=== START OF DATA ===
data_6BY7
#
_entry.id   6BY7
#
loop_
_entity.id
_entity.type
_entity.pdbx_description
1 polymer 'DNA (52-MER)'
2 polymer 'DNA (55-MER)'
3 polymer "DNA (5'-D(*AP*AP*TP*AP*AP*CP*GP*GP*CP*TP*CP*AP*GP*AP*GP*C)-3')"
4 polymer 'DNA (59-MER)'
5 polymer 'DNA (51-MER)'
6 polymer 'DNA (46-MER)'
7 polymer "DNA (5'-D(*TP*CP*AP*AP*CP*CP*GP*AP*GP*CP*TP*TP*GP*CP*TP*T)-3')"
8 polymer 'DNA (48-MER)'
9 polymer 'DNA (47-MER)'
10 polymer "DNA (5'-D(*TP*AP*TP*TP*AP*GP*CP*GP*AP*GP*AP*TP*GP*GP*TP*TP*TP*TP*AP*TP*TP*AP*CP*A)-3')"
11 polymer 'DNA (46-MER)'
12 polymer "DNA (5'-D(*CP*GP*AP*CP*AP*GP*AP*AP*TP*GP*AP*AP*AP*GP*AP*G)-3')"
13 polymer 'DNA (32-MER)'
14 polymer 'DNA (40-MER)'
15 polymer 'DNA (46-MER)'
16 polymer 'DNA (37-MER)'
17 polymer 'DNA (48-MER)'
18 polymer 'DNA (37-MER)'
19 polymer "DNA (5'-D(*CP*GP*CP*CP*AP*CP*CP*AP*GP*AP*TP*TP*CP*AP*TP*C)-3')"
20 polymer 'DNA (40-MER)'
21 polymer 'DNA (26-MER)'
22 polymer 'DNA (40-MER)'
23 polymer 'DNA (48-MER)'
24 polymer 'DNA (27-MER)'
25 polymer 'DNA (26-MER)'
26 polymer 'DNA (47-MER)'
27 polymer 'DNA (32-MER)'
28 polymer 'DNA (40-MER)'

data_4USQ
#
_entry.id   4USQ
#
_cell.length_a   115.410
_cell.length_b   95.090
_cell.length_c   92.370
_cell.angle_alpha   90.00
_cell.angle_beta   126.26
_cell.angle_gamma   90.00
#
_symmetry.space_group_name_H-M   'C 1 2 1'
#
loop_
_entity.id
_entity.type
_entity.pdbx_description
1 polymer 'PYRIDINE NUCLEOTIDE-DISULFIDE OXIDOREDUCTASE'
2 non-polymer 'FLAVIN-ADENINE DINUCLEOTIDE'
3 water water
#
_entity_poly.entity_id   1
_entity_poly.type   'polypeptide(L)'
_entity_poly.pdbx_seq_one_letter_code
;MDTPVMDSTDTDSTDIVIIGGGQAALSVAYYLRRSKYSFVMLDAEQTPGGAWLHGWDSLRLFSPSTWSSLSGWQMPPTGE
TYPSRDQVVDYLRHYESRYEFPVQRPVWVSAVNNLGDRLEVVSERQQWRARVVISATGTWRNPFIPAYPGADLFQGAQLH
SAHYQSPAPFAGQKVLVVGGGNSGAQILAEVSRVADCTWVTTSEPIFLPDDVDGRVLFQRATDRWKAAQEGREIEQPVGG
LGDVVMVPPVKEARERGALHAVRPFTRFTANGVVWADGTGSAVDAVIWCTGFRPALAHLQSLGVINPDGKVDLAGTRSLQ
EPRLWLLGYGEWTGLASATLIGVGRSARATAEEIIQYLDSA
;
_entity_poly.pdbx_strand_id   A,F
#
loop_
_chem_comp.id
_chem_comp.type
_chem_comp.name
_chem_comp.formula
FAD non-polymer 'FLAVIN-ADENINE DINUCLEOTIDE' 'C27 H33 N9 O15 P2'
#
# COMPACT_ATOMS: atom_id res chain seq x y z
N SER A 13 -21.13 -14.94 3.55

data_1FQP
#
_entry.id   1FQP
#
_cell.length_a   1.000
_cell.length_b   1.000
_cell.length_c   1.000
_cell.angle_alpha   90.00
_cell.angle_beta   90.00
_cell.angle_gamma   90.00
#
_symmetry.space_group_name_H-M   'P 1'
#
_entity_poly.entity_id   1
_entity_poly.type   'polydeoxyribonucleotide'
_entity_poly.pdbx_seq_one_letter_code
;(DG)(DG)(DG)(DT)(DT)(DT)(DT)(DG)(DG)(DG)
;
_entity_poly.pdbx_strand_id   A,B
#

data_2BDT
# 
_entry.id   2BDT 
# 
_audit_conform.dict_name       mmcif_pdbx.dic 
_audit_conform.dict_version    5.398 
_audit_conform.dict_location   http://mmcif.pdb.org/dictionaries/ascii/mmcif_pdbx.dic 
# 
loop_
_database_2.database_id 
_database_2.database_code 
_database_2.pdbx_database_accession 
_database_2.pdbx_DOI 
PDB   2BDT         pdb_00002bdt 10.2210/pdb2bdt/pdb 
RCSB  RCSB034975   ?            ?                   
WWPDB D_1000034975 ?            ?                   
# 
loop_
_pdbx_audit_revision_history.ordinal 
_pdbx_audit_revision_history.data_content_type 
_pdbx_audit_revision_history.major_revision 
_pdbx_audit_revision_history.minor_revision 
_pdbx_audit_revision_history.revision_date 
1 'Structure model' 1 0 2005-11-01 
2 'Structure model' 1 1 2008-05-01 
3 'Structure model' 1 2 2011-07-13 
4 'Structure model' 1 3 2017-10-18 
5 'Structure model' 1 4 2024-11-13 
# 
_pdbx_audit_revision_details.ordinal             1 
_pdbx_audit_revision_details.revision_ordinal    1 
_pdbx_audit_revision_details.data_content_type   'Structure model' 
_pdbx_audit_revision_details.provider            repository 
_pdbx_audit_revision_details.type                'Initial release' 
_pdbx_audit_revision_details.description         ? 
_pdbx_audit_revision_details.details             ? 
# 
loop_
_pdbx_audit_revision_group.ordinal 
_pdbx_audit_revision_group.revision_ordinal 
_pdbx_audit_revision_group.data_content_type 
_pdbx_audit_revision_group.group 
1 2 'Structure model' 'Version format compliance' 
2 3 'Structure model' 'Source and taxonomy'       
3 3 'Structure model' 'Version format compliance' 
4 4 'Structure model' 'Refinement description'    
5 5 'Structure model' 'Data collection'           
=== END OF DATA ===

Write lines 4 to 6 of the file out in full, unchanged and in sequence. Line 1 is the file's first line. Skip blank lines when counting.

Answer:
#
loop_
_entity.id